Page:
CIYC: Iain Hyslop

Iain Hyslop writes about his Creative in your Community project, which explores his ancestry and Gaelic and Scots music.

The Journeyman


“The Journeyman” is a short film created as a part of the Highland Youth Arts Hub’s “Creative in Your Community” project that explores the life of my ancestor who was a travelling seafarer around Scotland over a hundred years ago.

As well as learning more about my ancestry, this project has helped me to work independently as a solo musician and with industry professionals to create a heritage film with a traditional soundtrack that focuses on Gaelic song tradition and contemporary folk song.

Initially, I thought that the outcome of the project would have been simply focused on standalone traditional music performance. However, I think that the story narrative of the finished film, writing a script and implementing archive recordings alongside former shipyard workers interviews have given me a new perspective and motivation behind performing and engaging with traditional music.

In piecing together the film, I gained some valuable experience working with a camera for footage in the final film. I was unable to find archive video footage within budget, I originally thought footage of coastal boats around the West of Scotland or a look into the urban industry workers would be great for the film aesthetic. So, I decided from discussions with my mentor to experiment with more abstract methods of storytelling by relating the journey of my ancestor to recurring themes of the sea, water and travel.

I think that exploring Gaelic song/tradition as a part of the short film has been interesting for my song practise and I would hope that this project could encourage more new Gaelic learners to get involved and help to preserve the tradition.

I really enjoyed speaking to the Clydeside workers through interviews, hearing their genuine experiences and what their working background has meant to them has been really great.

One of the participants actually now lives on the Black Isle and I didn’t realise until when I enquired to friends about getting in contact with Clyde workers as part of the film project. I hope that the story of the film that has the recurring theme of their own positive experiences of community identity will connect to potential audiences effectively.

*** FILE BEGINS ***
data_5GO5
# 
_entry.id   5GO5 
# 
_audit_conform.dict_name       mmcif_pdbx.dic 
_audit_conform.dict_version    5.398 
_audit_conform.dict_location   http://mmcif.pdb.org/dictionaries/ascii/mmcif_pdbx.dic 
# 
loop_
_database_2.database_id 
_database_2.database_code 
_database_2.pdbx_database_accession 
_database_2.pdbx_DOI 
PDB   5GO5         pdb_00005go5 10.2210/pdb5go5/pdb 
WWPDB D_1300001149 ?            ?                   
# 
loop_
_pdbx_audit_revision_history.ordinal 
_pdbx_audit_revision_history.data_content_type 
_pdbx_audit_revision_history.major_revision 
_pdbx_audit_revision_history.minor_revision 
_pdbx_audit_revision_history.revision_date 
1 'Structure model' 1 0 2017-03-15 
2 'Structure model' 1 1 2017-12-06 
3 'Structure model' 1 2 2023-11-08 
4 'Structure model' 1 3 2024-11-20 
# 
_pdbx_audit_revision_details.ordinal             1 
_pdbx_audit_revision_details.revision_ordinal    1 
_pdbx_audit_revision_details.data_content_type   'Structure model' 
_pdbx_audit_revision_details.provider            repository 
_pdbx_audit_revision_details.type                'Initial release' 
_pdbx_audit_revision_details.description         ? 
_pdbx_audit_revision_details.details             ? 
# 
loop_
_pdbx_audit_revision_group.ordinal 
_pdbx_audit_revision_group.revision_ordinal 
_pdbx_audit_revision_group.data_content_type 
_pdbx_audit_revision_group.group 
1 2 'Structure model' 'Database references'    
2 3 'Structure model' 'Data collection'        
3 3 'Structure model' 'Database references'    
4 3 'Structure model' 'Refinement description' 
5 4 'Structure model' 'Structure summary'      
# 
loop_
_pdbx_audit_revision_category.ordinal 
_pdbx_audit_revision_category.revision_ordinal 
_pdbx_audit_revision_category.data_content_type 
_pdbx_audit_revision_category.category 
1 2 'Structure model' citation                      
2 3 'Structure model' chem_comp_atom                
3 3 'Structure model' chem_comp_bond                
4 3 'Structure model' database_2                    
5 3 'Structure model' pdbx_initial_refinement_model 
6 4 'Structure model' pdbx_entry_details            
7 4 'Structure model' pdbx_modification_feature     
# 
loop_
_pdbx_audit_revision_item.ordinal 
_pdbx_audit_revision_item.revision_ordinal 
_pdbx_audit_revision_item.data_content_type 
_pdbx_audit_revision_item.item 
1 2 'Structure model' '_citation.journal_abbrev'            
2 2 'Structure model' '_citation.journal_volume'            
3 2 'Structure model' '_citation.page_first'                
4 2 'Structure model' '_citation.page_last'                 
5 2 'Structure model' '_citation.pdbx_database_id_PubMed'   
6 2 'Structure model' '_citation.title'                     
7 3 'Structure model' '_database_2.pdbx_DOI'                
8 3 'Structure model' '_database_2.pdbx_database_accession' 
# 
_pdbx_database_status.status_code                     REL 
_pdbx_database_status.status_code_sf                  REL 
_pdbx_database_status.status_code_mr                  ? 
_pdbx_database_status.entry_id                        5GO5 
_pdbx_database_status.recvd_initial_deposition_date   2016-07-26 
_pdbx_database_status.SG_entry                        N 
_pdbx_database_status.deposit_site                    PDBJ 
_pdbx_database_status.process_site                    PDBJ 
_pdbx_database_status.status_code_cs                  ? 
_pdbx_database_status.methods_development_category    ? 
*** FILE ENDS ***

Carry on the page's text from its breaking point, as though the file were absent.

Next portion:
I found recording the soundtrack enabled me to continue creating new music and meet other freelance artists that have equally been affected during the Covid-19 pandemic. As my first solo artist recordings, having support from Graeme Roger on film and editing and Barry Reid on live sound and mixing/mastering has given me the opportunity to gain experience as a musician and gain experience in other practical areas like planning, organising and collaboration.

Receiving mentorship with Julie Fowlis has really benefitted my project. In the mentor meetings, advice has been clear and constructive, I think Julie’s experience has helped me to think more and overcome tough challenges that can occur when starting new creative projects. Overall, I feel that I’ve become more confident and I think that I will be able to continue to build on these skills in future freelance work.

Through Creative Conversations, I believe I’ve gained new insight into topics that I hadn’t considered in depth previously. It’s been useful to hear about new art-forms through the different participants on the “Creative in Your Community” project and the guest speakers have helped me to think more on topics like making the arts more inclusive, carbon emissions and fieldwork.


Check out Iain’s films below: